GVSU administration is responding appropriately to Larry Nassar, MSU scandal
After the seismic wave of damning victim-survivor testimonies in the Larry Nassar sexual abuse case, Michigan State University's staff, administration, internal review policies and reporting mechanisms are consequently being put under the microscope and scrutinized by the public. While MSU is beginning to suffer the (well-deserved) consequences of being called out for gross neglect of victim survivors, other universities are now being compelled to conduct their own internal reviews and investigations to avoid the public relations disaster that MSU is currently experiencing.
Grand Valley State University, which has close ties with MSU, is not exempt from the fallout and scrutiny of the Nassar case, but unlike at MSU, the administration here has been responding appropriately to the whole situation. While GVSU has dealt with its own backlash from sexual assaults on campus and off, administrators have been striving to maintain transparency, renovate policies where needed and promote education among GVSU community members. Now, more than ever, GVSU administration is trying to scrutinize its own reporting practices and make students aware of the options available to them.
At the GVSU Board of Trustees meeting Friday, Feb. 2, GVSU President Thomas Haas concluded his report by reaffirming the university's commitment to transparency and protecting its community members. He also said that in light of recent national issues, he had appointed members of his cabinets to conduct a review of the university's sexual assault policies.
"As the nation's attention has focused on sexual assault in recent weeks, I think it's critical that Grand Valley uses this opportunity to assure our community and this board on these important matters," Haas said. "We take seriously our responsibility to care for our students, faculty and staff in addressing sexual assault and sexual harassment in all forms.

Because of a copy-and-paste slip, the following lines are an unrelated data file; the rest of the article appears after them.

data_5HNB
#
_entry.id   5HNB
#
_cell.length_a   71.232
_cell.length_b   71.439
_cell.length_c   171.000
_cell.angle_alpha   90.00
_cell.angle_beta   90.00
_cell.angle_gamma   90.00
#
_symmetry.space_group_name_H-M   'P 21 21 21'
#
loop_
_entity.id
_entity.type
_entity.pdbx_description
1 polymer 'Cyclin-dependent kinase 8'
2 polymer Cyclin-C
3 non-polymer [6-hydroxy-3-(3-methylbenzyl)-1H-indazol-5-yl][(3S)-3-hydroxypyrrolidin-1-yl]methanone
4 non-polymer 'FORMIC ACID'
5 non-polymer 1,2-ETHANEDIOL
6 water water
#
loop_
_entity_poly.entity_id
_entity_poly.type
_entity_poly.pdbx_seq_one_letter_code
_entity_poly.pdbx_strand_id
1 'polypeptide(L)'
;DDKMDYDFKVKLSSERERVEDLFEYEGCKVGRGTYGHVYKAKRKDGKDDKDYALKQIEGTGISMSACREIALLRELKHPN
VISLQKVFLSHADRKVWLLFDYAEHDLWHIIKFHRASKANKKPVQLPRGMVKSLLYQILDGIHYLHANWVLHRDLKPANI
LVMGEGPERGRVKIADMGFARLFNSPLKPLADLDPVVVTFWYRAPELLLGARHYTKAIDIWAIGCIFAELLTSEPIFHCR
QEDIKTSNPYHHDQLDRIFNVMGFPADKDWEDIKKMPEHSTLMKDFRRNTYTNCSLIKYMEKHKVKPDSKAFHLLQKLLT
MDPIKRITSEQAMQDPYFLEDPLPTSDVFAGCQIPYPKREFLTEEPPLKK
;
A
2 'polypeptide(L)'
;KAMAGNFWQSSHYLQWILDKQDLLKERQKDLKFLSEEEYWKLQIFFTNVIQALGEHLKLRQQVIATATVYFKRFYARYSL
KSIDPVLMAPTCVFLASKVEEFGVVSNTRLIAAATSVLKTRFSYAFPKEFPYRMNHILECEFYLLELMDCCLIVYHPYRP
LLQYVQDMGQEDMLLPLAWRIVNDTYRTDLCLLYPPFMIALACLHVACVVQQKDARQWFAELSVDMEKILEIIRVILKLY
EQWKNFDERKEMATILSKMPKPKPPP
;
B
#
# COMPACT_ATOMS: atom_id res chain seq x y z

"Our policies and procedures are continually assessed. However, I have appointed several members of my cabinet to lead the effort to re-examine our policies and procedures with regards to sexual assault and harassment. This includes looking at methods to educate our community on how to report sexual assault or sexual harassment and how survivors can seek support."
Hinting at the Nassar scandal, Haas emphasized that GVSU Athletics is governed by the same reporting and investigative policies as all other university departments and does not adhere to separate standards.
"We seek to hold people accountable for their behavior regardless of their role or position in our community," he said. "The athletic program is fully integrated into the university's system of reporting and investigating. There are no separate standards or processes for this program or any other.
"The university always investigates a report of sexual misconduct to the fullest extent possible. All measures are taken to ensure fair, equitable and timely investigation for all parties involved."
In one of GVSU's first steps to implement these assurances, "It's on Us As Lakers" is partnering with Title IX Coordinator Theresa Rowland and GVPD Acting Director Brandon DeHaan to educate students on reporting processes with "What’s Next?: The Process of Reporting with Title IX and GVPD.” The event will be held Tuesday, Feb. 6, in the Mary Idema Pew Library Multipurpose Room. A detective from the Ottawa County Sheriff’s Office will also be present.
All in all, GVSU is currently taking all the right steps to promote transparency and keep its sexual assault policies updated in light of the Nassar scandal. Although there is a long road ahead when it comes to bringing justice to victims and preventing future cases, it is good to hear our own university president emphasizing the seriousness of addressing sexual assault and sexual harassment.